Size between a logical and a physical file

440 pts.
Tags:
AS/400
Hello friends, It's me (again !) Why the size of the Logical File is greater than the Physical ? Library . . . . . . : GADTA Library ASP device . : *SYSBAS Object Type Attribute Size Text GAOMA *FILE PF 271130624 * * * * * E N D O F L I S T I N G * * * * * Library . . . . . . : GADTA Library ASP device . : *SYSBAS Object Type Attribute Size Text GAOMA1 *FILE LF 280530944 * * * * * E N D O F L I S T I N G * * * * * FMT PF .....A..........T.Name++++++RLen++TDpB......Functions+++++++++++++++++++++++++++ *************** Beginning of data ********************************************************** 0001.00 A R GXGAOMA 000000 0002.00 A MODCOD 00006A 000000 0003.00 A COLHDG('MODEL') 080521 0004.00 A OPEANO 00004P 000000 0005.00 A COLHDG('ANO') 080521 0006.00 A OPEANOCOMP 00004P 000000 0007.00 A COLHDG('COMPLEMENTO') 080521 0008.00 A OPECOD 00010A 000000 0009.00 A COLHDG('CODIGO') 080521 0010.00 A OPEFRAN 00001A 000000 0011.00 A COLHDG('FRANCHISE') 080521 0012.00 A OPEHOR 00004P01 000000 0013.00 A COLHDG('TEMPO') 080521 ****************** End of data ************************************************************* FMT LF .....A..........T.Name++++++.Len++TDpB......Functions+++++++++++++++++++++++++++ *************** Beginning of data ********************************************************** 0001.00 A UNIQUE 000000 0002.00 A R GXGAOMA PFILE(GAOMA) 000000 0003.00 A K OPECOD 000000 0004.00 A K MODCOD 000000 0005.00 A K OPEFRAN 000000 0006.00 A K OPEANO 000000 ****************** End of data *************************************************************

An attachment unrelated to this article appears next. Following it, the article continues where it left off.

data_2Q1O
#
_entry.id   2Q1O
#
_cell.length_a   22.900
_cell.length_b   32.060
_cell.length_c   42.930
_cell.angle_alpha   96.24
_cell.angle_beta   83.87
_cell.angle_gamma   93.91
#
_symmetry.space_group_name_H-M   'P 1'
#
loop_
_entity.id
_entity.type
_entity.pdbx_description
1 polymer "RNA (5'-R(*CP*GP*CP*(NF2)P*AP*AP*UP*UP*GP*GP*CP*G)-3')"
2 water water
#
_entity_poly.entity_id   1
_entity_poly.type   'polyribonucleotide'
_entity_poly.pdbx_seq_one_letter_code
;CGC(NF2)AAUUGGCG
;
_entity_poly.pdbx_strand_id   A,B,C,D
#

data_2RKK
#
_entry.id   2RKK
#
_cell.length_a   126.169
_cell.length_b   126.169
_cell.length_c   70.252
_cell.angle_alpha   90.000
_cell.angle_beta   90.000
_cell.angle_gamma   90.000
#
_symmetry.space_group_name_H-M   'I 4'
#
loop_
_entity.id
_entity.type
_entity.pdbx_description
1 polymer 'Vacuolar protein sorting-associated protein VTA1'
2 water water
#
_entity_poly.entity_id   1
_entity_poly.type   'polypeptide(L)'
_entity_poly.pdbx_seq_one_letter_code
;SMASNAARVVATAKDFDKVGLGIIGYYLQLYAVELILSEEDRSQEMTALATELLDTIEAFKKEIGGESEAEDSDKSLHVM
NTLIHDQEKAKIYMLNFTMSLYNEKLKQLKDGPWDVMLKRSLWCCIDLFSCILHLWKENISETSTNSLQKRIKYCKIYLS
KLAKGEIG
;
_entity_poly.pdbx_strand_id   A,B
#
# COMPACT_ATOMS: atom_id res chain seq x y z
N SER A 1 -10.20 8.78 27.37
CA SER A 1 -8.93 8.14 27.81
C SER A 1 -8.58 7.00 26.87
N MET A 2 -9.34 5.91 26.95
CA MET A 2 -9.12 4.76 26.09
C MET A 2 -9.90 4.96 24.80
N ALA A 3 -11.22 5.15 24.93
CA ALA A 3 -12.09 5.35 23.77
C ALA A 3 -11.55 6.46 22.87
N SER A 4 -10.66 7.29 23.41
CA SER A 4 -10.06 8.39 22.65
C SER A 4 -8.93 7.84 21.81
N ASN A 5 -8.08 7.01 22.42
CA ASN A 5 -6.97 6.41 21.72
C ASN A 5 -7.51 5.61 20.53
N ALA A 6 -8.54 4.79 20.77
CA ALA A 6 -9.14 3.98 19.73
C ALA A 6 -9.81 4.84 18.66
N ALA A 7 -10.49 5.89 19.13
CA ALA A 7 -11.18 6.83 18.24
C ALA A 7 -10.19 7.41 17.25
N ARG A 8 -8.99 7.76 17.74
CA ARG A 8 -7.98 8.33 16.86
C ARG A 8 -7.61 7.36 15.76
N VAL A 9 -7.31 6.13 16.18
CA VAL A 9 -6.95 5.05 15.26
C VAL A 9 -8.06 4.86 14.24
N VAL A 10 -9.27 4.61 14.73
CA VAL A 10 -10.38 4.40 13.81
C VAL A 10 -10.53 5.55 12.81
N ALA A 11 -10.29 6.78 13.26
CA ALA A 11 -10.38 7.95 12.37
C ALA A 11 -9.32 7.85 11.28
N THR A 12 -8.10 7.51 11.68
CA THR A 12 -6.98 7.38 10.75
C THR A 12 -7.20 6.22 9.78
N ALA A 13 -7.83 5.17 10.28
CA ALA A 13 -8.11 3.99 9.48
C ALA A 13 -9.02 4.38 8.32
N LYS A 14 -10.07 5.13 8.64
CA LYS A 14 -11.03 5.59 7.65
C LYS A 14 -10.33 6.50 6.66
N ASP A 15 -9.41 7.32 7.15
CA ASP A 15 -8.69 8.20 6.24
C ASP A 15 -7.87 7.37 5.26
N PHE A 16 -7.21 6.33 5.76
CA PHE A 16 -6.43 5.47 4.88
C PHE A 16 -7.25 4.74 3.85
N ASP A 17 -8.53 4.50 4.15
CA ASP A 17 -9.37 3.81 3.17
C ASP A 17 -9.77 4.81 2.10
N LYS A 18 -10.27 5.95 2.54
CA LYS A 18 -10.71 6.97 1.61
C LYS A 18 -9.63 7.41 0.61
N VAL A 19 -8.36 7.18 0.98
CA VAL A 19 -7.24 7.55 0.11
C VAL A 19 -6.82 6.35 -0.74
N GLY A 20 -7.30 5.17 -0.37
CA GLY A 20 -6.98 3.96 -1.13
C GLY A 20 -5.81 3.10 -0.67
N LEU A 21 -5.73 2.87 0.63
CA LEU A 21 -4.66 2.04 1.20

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Hi SILVARB,

I don’t know the AS/400 specifically, so take my answer with a pinch of salt (and if I’m wrong, fellow answerers, feel free to delete this). That said…

Many filesystems carve disk into blocks. This makes it easier to create the TOC for the files, but it can also mean that portions of the drive go unused. For instance, let’s say a drive used 8-byte blocks, but you had a 6-byte file. That file would have a physical size of 6 bytes, but a logical size of 1 block, or 8 bytes. Essentially, to get the logical size you have to round up from the physical size to the next largest block.

I’m even less sure of this, but I can imagine this problem may be exacerbated if the file is fragmented, as each one of those fragments has that rounding problem. Imagine an extreme case, where our 6 byte file is fragmented into 6 files — now the physical size is 6 bytes, but the file takes up 6 blocks (one fragment per block), and each block is 8 bytes — 6×8 = 48 bytes logical size.

Again, not sure about all this, but it might at least give you a starting point. HTH.

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